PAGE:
Swimmer Shanteau Fights Off Cancer While Father Is Terminally Ill
Tuesday, December 16, 2008
ATLANTA -- The lack of finality has been the most difficult thing for swimmer Eric Shanteau. Two days after the close of the Olympic Games in Beijing, doctors removed the malignant tumor in his testicle. They pronounced him cancer-free, but Shanteau did not feel free at all. He left the hospital with a two-inch scar on his abdomen and orders to return every two months for follow-up tests.
On the surface, Shanteau, who had testicular cancer diagnosed a week before the Olympic trials in June, looks great. He is fit, often smiling, and swimming fast. He won two silver medals at the U.S. short-course national championships in early December. But as Shanteau sat on metal bleachers hours before one of his races, talking about what he had beaten and what remains ahead, his voice occasionally quavered. He described the months since he finished 10th overall in the 200-meter breast stroke at the Olympics as "very hard."
"I'm on a surveillance plan right now," he said. "It's obviously always on my mind. I know this will change with time and over time, but whenever something feels a little off, whenever I get sick, it's: 'Oh, is it the cancer? Is the cancer coming back?' That's been hard to accept and deal with. There is a chance of a recurrence. It's small, but it's still there."
The disturbing ruminations are difficult to stop. Shanteau elected to bypass a preventive round of post-surgical chemotherapy, a decision some in his family disagreed with, after getting different recommendations from doctors. Instead, Shanteau undergoes a blood screen every two months and a CAT scan every four. In between, he submits his body to full-bore daily training sessions in Austin under acclaimed coach Eddie Reese, with the 2009 world championships in Rome his next big goal.
Each exam is followed by the two- to three-day interval Shanteau already has come to detest: The wait for the results. As the years go on, the number of months between repeat tests will grow, assuming Shanteau remains cancer-free.
"You just kind of live test-to-test," Shanteau said. "It's nerve-racking. [After a good result], six weeks later you're all nervous again. . . . No matter how much the doctor tells you you're going to be all right, there is a little voice in your head telling you, 'You may not be.' "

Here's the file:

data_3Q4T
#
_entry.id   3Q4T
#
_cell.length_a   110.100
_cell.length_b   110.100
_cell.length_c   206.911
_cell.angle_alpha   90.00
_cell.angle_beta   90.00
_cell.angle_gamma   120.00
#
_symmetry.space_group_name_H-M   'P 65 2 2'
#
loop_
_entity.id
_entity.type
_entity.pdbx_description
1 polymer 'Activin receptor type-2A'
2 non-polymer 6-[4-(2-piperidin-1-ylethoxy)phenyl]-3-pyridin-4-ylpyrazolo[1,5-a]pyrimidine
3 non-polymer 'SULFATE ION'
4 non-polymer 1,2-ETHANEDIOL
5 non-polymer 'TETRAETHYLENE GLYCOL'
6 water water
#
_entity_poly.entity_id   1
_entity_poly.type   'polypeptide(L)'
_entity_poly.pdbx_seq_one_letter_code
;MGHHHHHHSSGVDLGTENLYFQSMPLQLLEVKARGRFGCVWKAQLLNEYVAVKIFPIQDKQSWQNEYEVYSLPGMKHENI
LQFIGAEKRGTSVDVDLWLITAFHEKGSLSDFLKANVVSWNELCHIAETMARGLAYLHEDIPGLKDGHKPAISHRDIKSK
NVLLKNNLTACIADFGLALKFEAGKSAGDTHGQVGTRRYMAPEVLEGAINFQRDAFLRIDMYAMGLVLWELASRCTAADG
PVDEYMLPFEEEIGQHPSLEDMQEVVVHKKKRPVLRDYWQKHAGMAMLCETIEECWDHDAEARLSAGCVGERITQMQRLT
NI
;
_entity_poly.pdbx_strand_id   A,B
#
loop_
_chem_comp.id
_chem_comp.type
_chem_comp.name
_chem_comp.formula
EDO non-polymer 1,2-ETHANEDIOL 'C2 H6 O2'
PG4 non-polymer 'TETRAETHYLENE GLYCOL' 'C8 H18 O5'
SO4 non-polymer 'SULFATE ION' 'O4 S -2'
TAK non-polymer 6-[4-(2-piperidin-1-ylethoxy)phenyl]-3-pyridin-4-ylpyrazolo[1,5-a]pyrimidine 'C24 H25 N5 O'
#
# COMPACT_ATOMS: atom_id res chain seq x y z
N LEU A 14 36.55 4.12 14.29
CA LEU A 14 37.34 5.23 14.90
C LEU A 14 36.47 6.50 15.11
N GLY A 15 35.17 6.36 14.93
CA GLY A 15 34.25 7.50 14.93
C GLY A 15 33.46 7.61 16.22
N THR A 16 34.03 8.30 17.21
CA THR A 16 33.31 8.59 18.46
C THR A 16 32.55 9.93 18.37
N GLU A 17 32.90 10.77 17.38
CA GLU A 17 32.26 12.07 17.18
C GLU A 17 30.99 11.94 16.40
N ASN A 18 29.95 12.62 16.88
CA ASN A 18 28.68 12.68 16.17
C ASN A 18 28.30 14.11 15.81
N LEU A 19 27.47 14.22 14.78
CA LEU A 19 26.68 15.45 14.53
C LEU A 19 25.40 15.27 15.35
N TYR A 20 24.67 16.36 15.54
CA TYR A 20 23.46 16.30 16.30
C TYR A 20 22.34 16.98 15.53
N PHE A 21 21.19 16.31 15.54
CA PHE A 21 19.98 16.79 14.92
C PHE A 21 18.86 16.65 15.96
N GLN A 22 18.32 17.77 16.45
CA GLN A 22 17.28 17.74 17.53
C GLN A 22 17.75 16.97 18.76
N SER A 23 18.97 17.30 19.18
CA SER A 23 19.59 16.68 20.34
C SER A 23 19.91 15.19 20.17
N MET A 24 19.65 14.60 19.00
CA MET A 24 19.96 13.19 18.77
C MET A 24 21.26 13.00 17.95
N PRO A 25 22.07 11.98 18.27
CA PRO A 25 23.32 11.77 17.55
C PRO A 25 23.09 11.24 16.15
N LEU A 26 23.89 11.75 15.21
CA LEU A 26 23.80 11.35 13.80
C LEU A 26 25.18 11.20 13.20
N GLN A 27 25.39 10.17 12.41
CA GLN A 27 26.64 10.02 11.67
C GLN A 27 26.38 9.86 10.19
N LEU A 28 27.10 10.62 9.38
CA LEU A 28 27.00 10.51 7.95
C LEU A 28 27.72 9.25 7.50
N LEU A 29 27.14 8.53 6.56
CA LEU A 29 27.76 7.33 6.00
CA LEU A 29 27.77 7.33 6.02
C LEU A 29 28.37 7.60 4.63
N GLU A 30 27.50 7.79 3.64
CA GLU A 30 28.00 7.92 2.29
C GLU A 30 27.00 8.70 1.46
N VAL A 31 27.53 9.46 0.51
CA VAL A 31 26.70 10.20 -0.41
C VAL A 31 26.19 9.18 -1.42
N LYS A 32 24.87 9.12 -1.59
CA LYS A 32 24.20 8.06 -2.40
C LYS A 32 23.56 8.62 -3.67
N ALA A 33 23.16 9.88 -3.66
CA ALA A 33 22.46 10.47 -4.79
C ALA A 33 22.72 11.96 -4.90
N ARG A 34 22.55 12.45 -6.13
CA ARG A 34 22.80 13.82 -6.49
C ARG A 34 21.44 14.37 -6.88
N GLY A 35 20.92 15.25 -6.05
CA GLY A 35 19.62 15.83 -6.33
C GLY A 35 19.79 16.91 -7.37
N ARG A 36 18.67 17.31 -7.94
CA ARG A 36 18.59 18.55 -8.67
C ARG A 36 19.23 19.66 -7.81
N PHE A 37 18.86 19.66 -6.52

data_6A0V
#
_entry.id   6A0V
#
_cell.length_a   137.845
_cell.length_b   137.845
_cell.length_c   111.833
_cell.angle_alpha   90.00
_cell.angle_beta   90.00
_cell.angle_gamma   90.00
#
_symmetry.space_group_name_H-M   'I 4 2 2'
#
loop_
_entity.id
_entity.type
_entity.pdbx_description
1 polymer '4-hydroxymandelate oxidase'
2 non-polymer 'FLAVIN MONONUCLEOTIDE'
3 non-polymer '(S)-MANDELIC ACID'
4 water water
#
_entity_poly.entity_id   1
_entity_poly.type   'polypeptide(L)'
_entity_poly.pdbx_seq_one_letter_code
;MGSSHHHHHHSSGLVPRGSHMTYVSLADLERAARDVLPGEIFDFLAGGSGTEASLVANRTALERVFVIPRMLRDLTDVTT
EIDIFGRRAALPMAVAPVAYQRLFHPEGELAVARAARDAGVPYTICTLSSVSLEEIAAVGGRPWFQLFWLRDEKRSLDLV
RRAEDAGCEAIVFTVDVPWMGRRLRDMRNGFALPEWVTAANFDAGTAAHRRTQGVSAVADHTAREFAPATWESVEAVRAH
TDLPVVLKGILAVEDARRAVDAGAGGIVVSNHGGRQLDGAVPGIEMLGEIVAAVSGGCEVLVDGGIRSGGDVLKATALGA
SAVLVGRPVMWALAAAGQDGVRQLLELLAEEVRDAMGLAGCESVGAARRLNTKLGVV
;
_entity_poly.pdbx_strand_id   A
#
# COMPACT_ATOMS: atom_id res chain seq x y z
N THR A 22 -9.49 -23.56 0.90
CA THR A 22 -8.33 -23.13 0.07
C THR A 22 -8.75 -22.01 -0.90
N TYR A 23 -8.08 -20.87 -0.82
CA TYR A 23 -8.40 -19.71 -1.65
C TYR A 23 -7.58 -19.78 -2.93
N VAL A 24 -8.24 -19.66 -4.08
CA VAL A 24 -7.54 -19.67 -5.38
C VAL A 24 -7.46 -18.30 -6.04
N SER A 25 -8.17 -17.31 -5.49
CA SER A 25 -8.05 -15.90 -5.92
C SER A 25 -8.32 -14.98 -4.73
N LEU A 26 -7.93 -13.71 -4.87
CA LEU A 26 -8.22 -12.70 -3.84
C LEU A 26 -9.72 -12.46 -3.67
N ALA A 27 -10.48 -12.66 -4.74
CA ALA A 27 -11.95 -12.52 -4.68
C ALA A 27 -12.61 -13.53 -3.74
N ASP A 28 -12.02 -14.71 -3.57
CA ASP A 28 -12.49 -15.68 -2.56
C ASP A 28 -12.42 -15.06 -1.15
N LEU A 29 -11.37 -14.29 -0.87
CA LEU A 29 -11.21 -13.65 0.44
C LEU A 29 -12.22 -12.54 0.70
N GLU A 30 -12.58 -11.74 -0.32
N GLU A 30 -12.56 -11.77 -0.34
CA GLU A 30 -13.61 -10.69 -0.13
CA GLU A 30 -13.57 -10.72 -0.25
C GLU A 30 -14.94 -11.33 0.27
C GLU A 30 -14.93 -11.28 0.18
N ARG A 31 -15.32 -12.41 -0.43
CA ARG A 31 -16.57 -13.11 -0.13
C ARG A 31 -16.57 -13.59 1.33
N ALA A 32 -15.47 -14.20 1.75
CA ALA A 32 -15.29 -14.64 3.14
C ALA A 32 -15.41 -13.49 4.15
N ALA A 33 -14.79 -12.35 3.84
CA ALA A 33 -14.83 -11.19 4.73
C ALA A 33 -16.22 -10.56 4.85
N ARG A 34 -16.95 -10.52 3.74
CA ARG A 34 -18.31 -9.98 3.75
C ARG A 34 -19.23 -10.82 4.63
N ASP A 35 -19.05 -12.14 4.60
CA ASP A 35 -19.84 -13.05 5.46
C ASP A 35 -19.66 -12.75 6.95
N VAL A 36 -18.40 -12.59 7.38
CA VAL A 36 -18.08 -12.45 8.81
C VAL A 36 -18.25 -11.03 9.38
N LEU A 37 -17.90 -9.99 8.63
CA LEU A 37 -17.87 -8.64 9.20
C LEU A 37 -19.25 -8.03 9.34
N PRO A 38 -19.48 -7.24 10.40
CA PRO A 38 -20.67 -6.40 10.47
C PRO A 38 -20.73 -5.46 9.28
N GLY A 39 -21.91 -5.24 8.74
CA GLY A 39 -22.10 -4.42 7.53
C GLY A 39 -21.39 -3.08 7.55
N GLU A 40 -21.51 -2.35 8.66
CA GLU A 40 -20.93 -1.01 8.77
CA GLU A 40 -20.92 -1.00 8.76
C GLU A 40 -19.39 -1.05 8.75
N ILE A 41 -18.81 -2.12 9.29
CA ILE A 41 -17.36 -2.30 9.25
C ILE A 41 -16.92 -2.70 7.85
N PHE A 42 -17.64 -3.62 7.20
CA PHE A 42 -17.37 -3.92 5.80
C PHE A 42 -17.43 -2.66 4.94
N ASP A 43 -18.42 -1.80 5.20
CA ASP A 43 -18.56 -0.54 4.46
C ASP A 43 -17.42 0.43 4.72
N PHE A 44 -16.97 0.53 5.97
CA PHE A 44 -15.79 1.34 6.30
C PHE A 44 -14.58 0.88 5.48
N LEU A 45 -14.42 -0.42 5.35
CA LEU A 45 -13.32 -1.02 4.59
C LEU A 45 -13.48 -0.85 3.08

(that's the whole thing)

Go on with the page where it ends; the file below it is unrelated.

Adding to the emotional toll is the health of Shanteau's father, Rick, who learned about a year before his son's diagnosis that he had terminal lung cancer. Rick Shanteau, a former Fannie Mae executive, timed his chemotherapy treatments to allow him to travel to the August Olympic Games with his wife, Janet, son Ryan and daughter-in-law. But the trip was not easy. Rick Shanteau ventured out of his hotel room only every other day, Janet Shanteau said. By the end of the trip, he became ill, she said. Recently, he began a new round of chemotherapy.
"It's been a very, very tough two years," Janet Shanteau, an English professor at a community college, said by phone from the family's home outside of Atlanta. "Our whole lives are nothing but scans and blood work. That's how we've been living."
But at least Rick Shanteau, 61, will be with the family this Christmas. For a time, Janet Shanteau said, that was in doubt.
"He can't be cured," Janet Shanteau said. "He is terminally ill. We are chasing time, that's all we are doing. We try something, then we try something else, and we try something else. There have been some really dark moments."
The outlook for Eric Shanteau, 25, seems far less bleak but no less uncertain. Most common among men between the ages of 15 and 35, testicular cancer has one of the highest cure rates of all cancers: better than 90 percent. But the prospects of success, Janet Shanteau said, could have increased with a round of chemotherapy, a taxing form of treatment that can cause nausea, vomiting, hair loss and other side effects. So far, though, Shanteau has received only good news. He said he received a thumbs-up after blood tests conducted just before Thanksgiving.
He knows he has come a long way from June 17, the day a urologist pored over the results of an ultrasound and offered a likely explanation for the tiny lump Shanteau had discovered about a week before. "I'm telling you right now," the urologist said. "I'm leaning toward cancer, not a benign cyst."